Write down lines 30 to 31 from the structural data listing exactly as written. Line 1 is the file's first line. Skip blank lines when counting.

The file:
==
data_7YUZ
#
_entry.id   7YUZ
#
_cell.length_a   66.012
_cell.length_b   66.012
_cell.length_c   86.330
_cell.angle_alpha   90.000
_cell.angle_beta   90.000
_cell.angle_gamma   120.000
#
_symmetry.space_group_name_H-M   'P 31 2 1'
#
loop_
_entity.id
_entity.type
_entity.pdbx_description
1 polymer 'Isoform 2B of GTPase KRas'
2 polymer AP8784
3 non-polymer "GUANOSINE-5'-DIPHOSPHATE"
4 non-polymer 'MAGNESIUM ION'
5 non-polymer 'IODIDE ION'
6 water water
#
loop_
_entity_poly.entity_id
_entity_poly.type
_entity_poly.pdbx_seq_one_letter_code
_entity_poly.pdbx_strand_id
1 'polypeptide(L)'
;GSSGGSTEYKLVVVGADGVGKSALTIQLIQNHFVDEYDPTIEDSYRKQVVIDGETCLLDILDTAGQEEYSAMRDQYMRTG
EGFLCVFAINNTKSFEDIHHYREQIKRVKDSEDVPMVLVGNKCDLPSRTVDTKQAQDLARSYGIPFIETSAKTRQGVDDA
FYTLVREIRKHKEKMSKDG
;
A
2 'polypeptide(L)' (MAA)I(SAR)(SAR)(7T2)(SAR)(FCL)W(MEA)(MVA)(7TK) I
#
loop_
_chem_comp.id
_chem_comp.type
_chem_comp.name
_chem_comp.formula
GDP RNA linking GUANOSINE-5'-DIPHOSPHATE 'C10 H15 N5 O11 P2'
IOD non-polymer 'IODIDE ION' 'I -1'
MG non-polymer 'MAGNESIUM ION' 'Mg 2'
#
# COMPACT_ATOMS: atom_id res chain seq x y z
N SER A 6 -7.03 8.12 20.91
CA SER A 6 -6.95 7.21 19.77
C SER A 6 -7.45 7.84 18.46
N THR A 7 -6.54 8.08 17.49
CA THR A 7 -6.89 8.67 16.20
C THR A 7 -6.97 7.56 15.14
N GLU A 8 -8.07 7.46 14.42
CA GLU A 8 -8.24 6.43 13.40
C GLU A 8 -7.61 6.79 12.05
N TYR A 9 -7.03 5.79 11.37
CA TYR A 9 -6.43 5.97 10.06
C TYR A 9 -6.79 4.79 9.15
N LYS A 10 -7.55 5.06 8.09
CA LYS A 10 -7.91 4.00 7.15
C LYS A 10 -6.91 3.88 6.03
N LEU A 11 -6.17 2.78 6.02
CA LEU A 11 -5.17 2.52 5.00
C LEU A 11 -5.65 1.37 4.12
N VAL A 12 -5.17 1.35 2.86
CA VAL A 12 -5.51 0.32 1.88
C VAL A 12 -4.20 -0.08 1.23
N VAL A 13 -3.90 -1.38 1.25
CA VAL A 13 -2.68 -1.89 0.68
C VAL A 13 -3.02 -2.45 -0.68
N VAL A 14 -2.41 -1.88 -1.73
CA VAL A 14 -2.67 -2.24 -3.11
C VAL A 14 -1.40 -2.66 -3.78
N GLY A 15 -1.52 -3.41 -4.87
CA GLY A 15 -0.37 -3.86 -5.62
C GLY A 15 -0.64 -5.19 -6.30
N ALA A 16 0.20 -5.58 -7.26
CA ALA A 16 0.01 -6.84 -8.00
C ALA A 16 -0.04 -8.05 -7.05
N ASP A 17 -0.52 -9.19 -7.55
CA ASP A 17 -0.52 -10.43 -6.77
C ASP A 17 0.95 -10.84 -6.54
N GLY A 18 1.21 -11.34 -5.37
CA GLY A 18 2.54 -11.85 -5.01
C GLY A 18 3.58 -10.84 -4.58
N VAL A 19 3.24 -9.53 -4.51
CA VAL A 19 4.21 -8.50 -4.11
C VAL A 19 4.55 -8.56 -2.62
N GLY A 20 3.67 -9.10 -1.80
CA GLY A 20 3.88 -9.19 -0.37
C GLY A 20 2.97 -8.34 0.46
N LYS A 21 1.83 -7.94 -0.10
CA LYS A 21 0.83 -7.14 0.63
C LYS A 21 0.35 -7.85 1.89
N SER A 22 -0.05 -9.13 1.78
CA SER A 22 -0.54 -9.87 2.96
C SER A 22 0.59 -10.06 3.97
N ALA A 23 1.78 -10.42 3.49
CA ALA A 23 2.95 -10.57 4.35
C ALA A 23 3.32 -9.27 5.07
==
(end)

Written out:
1 'polypeptide(L)'
;GSSGGSTEYKLVVVGADGVGKSALTIQLIQNHFVDEYDPTIEDSYRKQVVIDGETCLLDILDTAGQEEYSAMRDQYMRTG